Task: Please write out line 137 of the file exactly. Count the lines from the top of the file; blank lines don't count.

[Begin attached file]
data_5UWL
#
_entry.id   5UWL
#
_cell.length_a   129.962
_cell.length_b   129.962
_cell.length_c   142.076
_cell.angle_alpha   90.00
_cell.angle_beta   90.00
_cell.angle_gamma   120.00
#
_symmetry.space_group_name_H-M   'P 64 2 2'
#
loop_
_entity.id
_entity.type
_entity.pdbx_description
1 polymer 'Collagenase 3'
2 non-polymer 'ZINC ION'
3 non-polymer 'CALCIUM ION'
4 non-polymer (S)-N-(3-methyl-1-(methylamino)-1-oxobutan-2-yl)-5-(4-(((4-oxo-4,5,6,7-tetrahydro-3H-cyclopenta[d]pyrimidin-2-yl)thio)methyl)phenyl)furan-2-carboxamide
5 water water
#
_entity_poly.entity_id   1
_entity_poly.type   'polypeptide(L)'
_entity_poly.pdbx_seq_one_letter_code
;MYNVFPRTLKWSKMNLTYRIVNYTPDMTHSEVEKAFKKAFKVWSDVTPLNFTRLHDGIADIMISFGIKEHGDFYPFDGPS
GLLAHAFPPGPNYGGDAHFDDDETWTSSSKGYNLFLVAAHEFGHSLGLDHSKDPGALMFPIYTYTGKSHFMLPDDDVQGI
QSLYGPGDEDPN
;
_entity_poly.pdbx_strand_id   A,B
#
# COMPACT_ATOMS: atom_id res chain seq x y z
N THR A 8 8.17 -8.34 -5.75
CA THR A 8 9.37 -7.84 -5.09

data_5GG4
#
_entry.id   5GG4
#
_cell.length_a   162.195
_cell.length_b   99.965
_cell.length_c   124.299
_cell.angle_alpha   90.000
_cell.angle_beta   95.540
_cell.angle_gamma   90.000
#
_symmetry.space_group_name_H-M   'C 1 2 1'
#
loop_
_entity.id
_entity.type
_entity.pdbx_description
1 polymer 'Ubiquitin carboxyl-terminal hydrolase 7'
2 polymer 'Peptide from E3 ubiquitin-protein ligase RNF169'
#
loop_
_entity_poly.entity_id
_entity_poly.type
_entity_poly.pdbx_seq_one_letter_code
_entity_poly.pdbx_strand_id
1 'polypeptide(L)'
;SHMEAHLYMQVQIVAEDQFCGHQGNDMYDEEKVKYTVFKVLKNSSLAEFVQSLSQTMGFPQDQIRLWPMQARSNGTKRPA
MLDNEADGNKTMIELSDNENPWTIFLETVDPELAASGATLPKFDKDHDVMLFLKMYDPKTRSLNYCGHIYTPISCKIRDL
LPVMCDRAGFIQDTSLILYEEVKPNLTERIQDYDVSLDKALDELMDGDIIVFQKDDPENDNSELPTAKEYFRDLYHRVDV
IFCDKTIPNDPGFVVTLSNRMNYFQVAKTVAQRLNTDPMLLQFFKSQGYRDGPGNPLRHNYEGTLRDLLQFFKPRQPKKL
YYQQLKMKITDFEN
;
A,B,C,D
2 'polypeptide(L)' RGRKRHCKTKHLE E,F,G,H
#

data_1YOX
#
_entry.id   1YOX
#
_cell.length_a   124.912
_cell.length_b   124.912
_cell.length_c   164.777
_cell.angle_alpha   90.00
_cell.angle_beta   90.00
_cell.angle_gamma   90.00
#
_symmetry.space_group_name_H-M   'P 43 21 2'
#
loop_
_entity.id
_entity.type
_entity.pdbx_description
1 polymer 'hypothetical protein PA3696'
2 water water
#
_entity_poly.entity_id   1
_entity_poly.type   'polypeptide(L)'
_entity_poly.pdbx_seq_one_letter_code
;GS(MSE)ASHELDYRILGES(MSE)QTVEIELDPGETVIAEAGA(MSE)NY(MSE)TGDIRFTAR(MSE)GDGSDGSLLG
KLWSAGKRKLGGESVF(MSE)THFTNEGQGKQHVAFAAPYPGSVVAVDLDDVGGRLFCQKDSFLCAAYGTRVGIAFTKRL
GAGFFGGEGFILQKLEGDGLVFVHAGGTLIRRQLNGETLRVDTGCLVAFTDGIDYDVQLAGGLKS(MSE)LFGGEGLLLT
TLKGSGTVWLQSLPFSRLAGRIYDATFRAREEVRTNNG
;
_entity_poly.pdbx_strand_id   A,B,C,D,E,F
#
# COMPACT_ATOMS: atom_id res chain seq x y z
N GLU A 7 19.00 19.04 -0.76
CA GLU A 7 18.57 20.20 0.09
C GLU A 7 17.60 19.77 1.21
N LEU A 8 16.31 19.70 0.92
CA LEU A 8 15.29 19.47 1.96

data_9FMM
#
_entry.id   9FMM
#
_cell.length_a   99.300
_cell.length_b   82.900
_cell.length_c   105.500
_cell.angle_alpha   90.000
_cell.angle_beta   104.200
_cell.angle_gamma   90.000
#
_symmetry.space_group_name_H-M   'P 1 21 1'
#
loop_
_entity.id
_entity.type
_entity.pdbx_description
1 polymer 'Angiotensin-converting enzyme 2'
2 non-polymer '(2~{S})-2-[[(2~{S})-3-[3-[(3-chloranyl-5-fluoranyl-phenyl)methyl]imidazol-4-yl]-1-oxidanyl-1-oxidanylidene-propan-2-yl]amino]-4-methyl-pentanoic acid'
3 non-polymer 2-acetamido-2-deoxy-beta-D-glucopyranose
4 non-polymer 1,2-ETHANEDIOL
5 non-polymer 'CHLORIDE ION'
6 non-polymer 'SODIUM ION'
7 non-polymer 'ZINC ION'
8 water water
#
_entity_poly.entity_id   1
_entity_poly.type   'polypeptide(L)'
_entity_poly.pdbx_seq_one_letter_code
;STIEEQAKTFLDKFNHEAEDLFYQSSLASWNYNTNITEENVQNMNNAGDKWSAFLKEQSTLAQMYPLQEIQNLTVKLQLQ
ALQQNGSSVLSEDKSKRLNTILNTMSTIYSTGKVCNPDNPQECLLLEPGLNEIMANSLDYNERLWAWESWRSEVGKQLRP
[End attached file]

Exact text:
ALQQNGSSVLSEDKSKRLNTILNTMSTIYSTGKVCNPDNPQECLLLEPGLNEIMANSLDYNERLWAWESWRSEVGKQLRP